2019 - Fellow of the Australian Academy of Health and Medical Science
Sally L. Dunwoodie mainly focuses on Genetics, Cell biology, Spondylocostal dysostosis, Notch signaling pathway and LFNG. Her is involved in several facets of Genetics study, as is seen by her studies on Mutation, Gene, Mutant, Transcription factor and Progenitor cell. Her Cell biology research is multidisciplinary, incorporating perspectives in Heart development, Heart morphogenesis, Paraxial mesoderm, Downregulation and upregulation and NODAL.
Sally L. Dunwoodie interconnects Embryonic stem cell, Cellular differentiation and Somitogenesis in the investigation of issues within Notch signaling pathway. Her LFNG research includes themes of Genetic linkage, Mendelian inheritance and Candidate gene. Her Signal transduction research is multidisciplinary, relying on both Molecular biology and Hypoxia.
The scientist’s investigation covers issues in Genetics, Cell biology, Gene, Notch signaling pathway and Spondylocostal dysostosis. Her Genetics and Mutation, Missense mutation, Mutant, Allele and Exome sequencing investigations all form part of her Genetics research activities. Her Cell biology study combines topics in areas such as Molecular biology, Gene expression, Transcription factor and Embryonic stem cell.
Her Gene research integrates issues from Embryo and Cohort. Her Notch signaling pathway research includes elements of Penetrance, Paraxial mesoderm and Somite, Somitogenesis. Her studies examine the connections between Spondylocostal dysostosis and genetics, as well as such issues in LFNG, with regards to Cancer research.
Her scientific interests lie mostly in Genetics, Gene, Missense mutation, Exome sequencing and Heart disease. Her research on Genetics frequently connects to adjacent areas such as Disease. Her work carried out in the field of Gene brings together such families of science as Inflammation and Cohort.
The various areas that Sally L. Dunwoodie examines in her Missense mutation study include Heterozygote advantage and Allele. Her biological study spans a wide range of topics, including Tetralogy of Fallot, Genetic variation, Locus and Rare disease. Her Exome research incorporates themes from Functional genomics, Notch signaling pathway and Loss of heterozygosity.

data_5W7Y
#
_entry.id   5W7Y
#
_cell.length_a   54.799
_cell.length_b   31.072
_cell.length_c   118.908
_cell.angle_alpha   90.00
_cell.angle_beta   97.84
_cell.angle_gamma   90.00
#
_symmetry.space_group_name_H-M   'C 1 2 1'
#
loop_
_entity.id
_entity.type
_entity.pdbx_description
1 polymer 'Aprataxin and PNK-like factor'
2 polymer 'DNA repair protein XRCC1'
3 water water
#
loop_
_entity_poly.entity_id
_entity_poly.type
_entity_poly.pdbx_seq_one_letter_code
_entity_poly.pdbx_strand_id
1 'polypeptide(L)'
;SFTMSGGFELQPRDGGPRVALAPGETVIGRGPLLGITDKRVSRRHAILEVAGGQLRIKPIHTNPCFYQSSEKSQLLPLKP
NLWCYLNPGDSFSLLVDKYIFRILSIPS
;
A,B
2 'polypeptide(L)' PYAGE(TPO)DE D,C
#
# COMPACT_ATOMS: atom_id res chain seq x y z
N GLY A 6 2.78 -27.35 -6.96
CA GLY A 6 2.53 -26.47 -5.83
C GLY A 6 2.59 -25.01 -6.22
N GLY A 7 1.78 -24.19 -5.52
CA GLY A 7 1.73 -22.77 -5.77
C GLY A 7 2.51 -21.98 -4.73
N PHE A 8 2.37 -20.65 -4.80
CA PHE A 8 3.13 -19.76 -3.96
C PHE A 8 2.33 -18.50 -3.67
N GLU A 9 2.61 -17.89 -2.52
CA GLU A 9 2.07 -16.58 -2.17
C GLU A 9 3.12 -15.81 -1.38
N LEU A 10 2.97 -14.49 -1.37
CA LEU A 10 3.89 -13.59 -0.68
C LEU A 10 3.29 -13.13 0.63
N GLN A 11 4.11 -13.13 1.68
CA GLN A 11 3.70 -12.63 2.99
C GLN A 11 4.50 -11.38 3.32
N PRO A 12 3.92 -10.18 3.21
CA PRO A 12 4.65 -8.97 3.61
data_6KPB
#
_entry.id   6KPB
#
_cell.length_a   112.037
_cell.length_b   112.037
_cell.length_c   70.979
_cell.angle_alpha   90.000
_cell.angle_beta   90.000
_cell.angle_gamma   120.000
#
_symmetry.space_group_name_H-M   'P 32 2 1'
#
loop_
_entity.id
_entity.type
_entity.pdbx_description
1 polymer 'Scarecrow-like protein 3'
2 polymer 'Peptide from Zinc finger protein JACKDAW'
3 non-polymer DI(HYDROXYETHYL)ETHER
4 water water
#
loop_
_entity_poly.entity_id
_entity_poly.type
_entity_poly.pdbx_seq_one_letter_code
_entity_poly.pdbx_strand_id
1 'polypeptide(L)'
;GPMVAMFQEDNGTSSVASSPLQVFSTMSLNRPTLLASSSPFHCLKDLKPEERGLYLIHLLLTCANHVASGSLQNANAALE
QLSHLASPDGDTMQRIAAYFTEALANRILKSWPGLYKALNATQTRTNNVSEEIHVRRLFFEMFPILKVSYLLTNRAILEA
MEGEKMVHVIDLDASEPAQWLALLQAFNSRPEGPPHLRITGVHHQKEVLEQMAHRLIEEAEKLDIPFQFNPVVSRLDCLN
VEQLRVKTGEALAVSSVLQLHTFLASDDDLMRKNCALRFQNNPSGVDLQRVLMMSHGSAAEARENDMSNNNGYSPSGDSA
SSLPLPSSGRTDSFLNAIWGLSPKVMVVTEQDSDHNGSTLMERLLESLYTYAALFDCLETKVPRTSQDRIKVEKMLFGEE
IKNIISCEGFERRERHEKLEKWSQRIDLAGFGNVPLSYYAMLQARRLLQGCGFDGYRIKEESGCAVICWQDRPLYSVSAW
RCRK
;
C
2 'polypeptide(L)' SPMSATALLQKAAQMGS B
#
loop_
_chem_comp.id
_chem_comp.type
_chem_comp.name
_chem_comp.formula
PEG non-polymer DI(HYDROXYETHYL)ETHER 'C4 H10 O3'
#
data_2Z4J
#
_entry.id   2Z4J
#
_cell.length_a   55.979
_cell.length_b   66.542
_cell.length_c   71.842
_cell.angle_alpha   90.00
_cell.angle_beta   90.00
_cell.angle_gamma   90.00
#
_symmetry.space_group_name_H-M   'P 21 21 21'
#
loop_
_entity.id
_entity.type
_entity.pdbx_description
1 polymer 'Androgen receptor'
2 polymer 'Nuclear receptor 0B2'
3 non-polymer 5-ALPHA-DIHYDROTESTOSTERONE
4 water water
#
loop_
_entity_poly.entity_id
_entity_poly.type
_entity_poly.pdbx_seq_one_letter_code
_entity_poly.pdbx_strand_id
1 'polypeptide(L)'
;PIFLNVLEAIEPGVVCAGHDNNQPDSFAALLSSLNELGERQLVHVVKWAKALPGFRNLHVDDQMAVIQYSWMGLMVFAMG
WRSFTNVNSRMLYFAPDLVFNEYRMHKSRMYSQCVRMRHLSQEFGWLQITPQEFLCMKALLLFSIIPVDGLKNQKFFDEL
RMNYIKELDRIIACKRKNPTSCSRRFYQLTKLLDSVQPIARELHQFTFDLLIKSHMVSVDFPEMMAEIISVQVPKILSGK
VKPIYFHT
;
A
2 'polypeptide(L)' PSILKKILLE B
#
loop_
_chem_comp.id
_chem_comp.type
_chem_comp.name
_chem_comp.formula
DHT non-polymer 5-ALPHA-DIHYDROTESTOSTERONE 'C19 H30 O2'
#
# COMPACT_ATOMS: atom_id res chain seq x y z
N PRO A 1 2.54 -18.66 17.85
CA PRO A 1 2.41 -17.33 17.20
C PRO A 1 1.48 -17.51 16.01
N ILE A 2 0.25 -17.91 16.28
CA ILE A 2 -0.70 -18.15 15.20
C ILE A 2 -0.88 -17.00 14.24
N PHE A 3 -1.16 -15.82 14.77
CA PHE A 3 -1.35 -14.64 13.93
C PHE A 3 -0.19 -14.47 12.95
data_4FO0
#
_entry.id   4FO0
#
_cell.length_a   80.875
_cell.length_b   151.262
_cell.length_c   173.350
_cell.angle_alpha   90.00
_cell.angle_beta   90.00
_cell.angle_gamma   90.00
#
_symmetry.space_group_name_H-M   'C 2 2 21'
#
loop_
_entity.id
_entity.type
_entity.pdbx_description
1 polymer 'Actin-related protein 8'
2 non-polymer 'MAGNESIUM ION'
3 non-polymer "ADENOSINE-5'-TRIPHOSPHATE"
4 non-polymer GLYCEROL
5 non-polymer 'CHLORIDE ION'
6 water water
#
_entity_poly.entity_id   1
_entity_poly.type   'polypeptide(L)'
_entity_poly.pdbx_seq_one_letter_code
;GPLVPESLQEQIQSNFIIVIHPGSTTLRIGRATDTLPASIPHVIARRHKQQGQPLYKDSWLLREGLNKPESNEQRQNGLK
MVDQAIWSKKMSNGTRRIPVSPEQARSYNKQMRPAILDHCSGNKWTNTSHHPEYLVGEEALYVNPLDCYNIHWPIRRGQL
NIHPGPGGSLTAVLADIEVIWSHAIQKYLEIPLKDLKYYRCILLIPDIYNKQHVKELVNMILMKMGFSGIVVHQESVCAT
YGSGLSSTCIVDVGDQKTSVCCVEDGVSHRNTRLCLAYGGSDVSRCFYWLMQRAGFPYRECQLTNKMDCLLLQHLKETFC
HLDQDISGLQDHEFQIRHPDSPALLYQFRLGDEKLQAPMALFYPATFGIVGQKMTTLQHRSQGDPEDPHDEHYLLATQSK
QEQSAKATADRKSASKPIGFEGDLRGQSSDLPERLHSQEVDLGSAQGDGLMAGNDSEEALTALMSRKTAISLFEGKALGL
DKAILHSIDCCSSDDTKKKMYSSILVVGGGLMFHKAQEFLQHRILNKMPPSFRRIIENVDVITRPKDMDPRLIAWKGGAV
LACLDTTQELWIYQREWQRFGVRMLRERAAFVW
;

Her primary areas of investigation include Genetics, Exome sequencing, Disease, Heart disease and Penetrance. Sally L. Dunwoodie is studying Exome, which is a component of Genetics. Her Exome sequencing study incorporates themes from CLARITY, Tetralogy of Fallot, Genetic variation and Rare disease.
The concepts of her Disease study are interwoven with issues in Molecular pathology and Medical genetics. As part of one scientific family, Sally L. Dunwoodie deals mainly with the area of Molecular pathology, narrowing it down to issues related to the Cohort, and often Gene and Bioinformatics. Her Penetrance research incorporates elements of Genetic predisposition, In utero, Heart development, TBX1 and Physiology.
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The Role of Hypoxia in Development of the Mammalian Embryo
Sally L. Dunwoodie.
Developmental Cell (2009)
Mouse Dll3: a novel divergent Delta gene which may complement the function of other Delta homologues during early pattern formation in the mouse embryo
Sally L. Dunwoodie;Domingos Henrique;Stephen M. Harrison;Rosa S. P. Beddington.
SmcHD1, containing a structural-maintenance-of-chromosomes hinge domain, has a critical role in X inactivation.
Marnie E Blewitt;Anne-Valerie Gendrel;Zhenyi Pang;Duncan B Sparrow.
Nature Genetics (2008)
Murine T-box transcription factor Tbx20 acts as a repressor during heart development, and is essential for adult heart integrity, function and adaptation.
Fiona A Stennard;Mauro W Costa;Mauro W Costa;Donna Lai;Christine Biben.
Mutation of the LUNATIC FRINGE Gene in Humans Causes Spondylocostal Dysostosis with a Severe Vertebral Phenotype
D.B. Sparrow;G. Chapman;M.A. Wouters;N.V. Whittock.
American Journal of Human Genetics (2006)
Axial skeletal defects caused by mutation in the spondylocostal dysplasia/pudgy gene Dll3 are associated with disruption of the segmentation clock within the presomitic mesoderm.
Sally L. Dunwoodie;Sally L. Dunwoodie;Melanie Clements;Duncan B. Sparrow;Xin Sa.
TBX6 Null Variants and a Common Hypomorphic Allele in Congenital Scoliosis
Wu N;Ming X;Xiao J;Wu Z.
The New England Journal of Medicine (2015)
A Mechanism for Gene-Environment Interaction in the Etiology of Congenital Scoliosis
Duncan B. Sparrow;Duncan B. Sparrow;Gavin Chapman;Gavin Chapman;Allanceson J. Smith;Muhammad Z. Mattar.
Divergent functions and distinct localization of the Notch ligands DLL1 and DLL3 in vivo.
Insa Geffers;Katrin Serth;Gavin Chapman;Robert Jaekel.
Journal of Cell Biology (2007)
Notch inhibition by the ligand Delta-Like 3 defines the mechanism of abnormal vertebral segmentation in spondylocostal dysostosis
Gavin Chapman;Gavin Chapman;Duncan B. Sparrow;Duncan B. Sparrow;Elisabeth Kremmer;Sally L. Dunwoodie;Sally L. Dunwoodie.
Human Molecular Genetics (2011)
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